“It’s okay to be a capitalist and an industrialist and an environmentalist at the same time,” says David Kohler, president of the fixture manufacturer Kohler Co. Kohler, the fourth generation of executives since the company’s founding in 1873, is committed to environmental stewardship. In 2008 this evolved into a sustainability program with three pillars—reducing the company’s footprint, creating sustainable products, and focusing on communication and education—and has led to gains such as a three percent annual reduction in greenhouse gas emissions and the creation of more than 300 products with the EPA’s WaterSense label. Kohler is uninterested in compromise, introducing projects that aim to be mutually beneficial to consumers, business partners, and of course the environment. His leadership shows that what’s right for big business can also be right for the environment. Read the full story.
All it needs is a gentle shove, says Doug Widener, the USGBC’s director of community advancement, who believes the industry is at its tipping point. Widener’s three-year plan to strengthen the USGBC by creating cohesion between its 77 national and state chapters is meant to advance green building past its previous potential. Widener, a nonprofit industry veteran, brought an important non-builder viewpoint to the organization when he became the executive director of USGBC Chicago in 2006. During his tenure, Widener consolidated USGBC’s Illinois chapters into a single entity—creating USGBC Illinois, the largest USGBC chapter by membership. By connecting the chapters and facilitating communication, Widener hopes to find innovative methods for connecting professionals and people and then replicate and improve those strategies to tap into this young industry’s infinite possibilities. Read the full story.
As a principal at Lam Partners, Glenn Heinmiller’s role is to reveal the work of others. While working on the US Institute of Peace in Washington, DC, Heinmiller’s architectural lighting design concentrated on understanding architect Moshe Safdie’s vision and exposing facets of the building that were unique, such as the structure’s translucent roof. Heinmiller is always striving to make lighting design a larger part of the discussion when planning a building because he says lighting is most successful when designers are seamlessly integrated into the design team from the beginning. He’s also looking for energy efficiency whenever possible, such as in the Kauffman Center in Kansas City. Instead of handcuffing himself to halogen lighting, one of the least efficient lighting sources, Heinmiller squeezed maximum energy efficiency out of its system through a complex, infrared-driven, dimming scheme. What he creates is subtlety and nuance—he’s a luminary in the shadows. Read the full story.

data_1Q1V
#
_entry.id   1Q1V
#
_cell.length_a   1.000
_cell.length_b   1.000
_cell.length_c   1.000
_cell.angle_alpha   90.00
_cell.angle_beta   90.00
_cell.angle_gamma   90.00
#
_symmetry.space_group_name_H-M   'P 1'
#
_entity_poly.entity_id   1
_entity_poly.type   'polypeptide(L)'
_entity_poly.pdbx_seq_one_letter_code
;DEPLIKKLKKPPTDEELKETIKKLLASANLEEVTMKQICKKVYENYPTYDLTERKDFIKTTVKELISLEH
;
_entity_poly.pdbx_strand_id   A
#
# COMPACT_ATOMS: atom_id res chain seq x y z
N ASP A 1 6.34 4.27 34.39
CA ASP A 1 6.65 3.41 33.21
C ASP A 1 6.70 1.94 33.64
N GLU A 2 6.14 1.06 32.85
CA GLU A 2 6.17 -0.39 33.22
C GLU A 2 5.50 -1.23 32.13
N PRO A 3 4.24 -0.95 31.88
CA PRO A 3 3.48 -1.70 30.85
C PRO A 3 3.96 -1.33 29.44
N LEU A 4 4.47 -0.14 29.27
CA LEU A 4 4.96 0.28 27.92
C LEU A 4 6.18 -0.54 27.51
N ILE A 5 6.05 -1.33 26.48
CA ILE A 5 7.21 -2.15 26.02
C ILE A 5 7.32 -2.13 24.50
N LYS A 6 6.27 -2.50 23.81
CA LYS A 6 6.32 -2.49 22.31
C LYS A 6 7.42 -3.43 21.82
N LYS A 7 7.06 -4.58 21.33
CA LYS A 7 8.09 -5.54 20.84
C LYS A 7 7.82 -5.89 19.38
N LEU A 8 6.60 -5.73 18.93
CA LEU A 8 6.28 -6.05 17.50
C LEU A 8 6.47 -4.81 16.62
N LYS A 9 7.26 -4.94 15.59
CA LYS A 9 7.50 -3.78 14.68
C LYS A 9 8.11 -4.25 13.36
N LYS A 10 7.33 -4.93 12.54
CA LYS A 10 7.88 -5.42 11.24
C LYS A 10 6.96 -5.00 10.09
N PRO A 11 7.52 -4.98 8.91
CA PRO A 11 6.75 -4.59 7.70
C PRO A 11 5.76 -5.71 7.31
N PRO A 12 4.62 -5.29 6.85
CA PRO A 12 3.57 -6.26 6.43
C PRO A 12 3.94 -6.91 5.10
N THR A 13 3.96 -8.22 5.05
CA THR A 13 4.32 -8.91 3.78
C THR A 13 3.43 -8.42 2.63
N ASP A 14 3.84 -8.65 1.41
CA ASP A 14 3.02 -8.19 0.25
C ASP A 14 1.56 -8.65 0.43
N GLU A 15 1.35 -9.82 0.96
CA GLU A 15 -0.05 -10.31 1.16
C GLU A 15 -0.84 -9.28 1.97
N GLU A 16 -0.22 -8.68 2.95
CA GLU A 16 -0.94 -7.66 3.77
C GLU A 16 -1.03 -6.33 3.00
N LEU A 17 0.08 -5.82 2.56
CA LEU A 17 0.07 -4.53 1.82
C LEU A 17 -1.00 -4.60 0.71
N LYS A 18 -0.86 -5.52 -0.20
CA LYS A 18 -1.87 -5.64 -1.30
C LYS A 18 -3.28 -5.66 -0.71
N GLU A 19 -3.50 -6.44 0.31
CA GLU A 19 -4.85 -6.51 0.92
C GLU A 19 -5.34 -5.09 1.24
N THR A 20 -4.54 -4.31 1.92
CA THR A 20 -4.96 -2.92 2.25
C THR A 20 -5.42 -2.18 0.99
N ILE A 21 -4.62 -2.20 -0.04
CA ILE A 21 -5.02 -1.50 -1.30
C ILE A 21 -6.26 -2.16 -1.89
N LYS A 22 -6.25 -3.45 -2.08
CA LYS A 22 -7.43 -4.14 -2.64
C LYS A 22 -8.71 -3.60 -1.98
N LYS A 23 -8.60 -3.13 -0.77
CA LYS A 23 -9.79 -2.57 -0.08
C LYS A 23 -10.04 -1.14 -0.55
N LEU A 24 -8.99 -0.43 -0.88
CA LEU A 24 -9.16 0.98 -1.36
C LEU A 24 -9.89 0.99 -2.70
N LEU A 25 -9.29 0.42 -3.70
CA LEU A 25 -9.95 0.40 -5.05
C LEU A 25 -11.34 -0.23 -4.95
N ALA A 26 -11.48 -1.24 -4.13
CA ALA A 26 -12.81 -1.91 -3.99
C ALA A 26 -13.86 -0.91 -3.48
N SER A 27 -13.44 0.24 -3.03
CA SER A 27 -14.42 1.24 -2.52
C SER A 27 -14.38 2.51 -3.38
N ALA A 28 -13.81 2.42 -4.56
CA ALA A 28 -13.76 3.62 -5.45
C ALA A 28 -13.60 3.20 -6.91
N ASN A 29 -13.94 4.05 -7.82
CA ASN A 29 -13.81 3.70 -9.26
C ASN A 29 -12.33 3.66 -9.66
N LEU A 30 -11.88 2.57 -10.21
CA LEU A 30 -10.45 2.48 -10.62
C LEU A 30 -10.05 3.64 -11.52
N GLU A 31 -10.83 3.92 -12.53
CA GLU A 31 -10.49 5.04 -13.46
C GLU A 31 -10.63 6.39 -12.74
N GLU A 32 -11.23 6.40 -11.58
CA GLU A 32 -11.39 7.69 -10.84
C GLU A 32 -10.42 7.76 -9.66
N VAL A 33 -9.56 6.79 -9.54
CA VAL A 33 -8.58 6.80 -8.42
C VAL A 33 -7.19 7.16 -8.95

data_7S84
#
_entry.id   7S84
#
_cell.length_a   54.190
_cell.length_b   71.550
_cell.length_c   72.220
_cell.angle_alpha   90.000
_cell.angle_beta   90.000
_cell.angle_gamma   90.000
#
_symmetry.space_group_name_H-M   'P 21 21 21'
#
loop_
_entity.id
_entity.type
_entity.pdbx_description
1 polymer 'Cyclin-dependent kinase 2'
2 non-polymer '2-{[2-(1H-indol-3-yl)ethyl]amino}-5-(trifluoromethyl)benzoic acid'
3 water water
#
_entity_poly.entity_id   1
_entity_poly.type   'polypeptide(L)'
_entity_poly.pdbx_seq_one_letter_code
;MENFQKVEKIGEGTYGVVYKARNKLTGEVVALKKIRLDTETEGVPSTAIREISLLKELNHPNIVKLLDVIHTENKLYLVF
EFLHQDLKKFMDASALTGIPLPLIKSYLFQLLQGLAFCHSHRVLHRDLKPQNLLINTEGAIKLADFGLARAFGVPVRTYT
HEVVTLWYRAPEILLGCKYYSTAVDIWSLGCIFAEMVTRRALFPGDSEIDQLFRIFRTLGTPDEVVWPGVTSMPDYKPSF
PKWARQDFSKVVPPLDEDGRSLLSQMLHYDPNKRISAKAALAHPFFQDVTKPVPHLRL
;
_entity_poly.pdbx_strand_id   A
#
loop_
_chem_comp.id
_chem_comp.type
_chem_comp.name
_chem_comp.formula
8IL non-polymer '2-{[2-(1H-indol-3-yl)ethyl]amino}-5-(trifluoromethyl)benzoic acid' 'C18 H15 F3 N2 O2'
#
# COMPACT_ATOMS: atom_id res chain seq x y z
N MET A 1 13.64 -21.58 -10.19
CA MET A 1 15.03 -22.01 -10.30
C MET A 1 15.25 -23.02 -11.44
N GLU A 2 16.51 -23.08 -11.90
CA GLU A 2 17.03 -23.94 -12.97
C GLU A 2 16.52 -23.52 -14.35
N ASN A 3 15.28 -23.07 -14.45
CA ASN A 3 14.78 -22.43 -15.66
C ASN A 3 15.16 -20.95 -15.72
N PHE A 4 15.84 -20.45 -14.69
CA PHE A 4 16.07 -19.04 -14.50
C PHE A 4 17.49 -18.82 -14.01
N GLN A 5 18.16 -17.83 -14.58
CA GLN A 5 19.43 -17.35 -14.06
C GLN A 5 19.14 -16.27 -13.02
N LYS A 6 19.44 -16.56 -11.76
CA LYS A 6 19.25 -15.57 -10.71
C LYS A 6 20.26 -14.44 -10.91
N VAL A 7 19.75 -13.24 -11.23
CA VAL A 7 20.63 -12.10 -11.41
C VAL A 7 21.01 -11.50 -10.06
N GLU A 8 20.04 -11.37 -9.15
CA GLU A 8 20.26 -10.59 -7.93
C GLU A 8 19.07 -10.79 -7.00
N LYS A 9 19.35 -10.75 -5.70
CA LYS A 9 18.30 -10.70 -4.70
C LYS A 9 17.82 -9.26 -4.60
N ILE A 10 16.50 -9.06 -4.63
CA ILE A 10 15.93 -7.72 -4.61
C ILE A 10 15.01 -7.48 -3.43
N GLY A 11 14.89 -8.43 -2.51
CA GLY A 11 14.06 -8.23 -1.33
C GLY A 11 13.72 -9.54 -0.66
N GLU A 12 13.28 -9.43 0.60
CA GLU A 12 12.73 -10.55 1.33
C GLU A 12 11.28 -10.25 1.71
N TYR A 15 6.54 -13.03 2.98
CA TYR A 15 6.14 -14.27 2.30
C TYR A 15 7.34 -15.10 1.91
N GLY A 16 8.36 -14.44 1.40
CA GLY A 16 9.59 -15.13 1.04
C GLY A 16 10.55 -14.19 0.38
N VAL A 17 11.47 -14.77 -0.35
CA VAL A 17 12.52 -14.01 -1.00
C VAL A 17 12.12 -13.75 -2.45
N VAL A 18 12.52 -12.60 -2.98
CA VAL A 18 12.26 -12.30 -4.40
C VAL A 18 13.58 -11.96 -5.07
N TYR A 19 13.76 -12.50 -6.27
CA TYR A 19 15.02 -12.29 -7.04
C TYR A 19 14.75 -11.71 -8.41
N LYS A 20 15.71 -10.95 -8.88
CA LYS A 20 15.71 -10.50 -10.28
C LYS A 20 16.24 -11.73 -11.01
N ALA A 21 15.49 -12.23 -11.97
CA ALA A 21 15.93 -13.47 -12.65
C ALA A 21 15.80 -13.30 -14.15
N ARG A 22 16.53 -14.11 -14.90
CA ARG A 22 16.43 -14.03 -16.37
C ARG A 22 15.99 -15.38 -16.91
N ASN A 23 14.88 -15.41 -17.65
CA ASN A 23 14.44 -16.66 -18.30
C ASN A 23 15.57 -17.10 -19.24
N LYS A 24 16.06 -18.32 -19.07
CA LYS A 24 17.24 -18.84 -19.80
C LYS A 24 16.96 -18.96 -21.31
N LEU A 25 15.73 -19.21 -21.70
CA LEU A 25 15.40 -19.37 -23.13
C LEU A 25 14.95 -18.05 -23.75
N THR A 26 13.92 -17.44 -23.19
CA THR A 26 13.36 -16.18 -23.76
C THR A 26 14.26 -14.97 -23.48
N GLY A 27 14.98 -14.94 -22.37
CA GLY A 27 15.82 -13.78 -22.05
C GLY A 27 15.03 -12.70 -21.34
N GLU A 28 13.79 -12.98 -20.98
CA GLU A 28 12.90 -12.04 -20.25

Daniels Real Estate
“Sustainability begins with preservation,” is the motto of Daniels Real Estate and its founder Kevin Daniels, who also sits on the board for the National Trust for Historic Preservation. Daniels is behind Seattle’s largest transit-oriented development, the LEED Gold Stadium Place, which will create 1.5 million square feet of new space in Seattle’s historic Pioneer Square neighborhood. Although the construction is new, the development is all about reviving and preserving an old area of the city. Daniels mimicked the existing Romanesque-style brick and timber structures with buildings that used natural materials and were the same height as the historic ones and set new high-rises back from the street so that pedestrians would still have an “old city” feel while it looked modern from above. But Daniels also wanted to add to Seattle’s history by introducing iconic contemporary architecture to the area, hence the project’s South Tower, a funky, boxy, modern 26-story building that will soon grace the Seattle skyline. Read the full story.
Rita Benson LeBlanc
New Orleans Saints
Rita Benson LeBlanc has a yearly tradition. She rappels down the 400-foot-tall, LEED-certified Benson Tower, which is the first LEED high-rise commercial office tower in New Orleans, in a fundraising stunt for the Special Olympics fundraising stunt. As the vice-chairperson of the New Orleans Saints and New Orleans Pelicans, LeBlanc is invested in New Orleans, its future, and its citizens, which is why her family sustainably revitalized the Benson Tower. In the aftermath of Hurricane Katrina, the Bensons struck a deal with the State of Louisiana to renovate what was formerly Dominion Tower and retrofit it with new air-distribution systems, new lighting, and state-of-the-art MEP systems. Along with Champions Square, an open-air venue capable of hosting 8,000 guests for pregame festivities or concerts (the Mercedes-Benz Superdome is next door), the tower is a symbol of a revitalized downtown New Orleans, moving the city toward a greener future. Read the full story.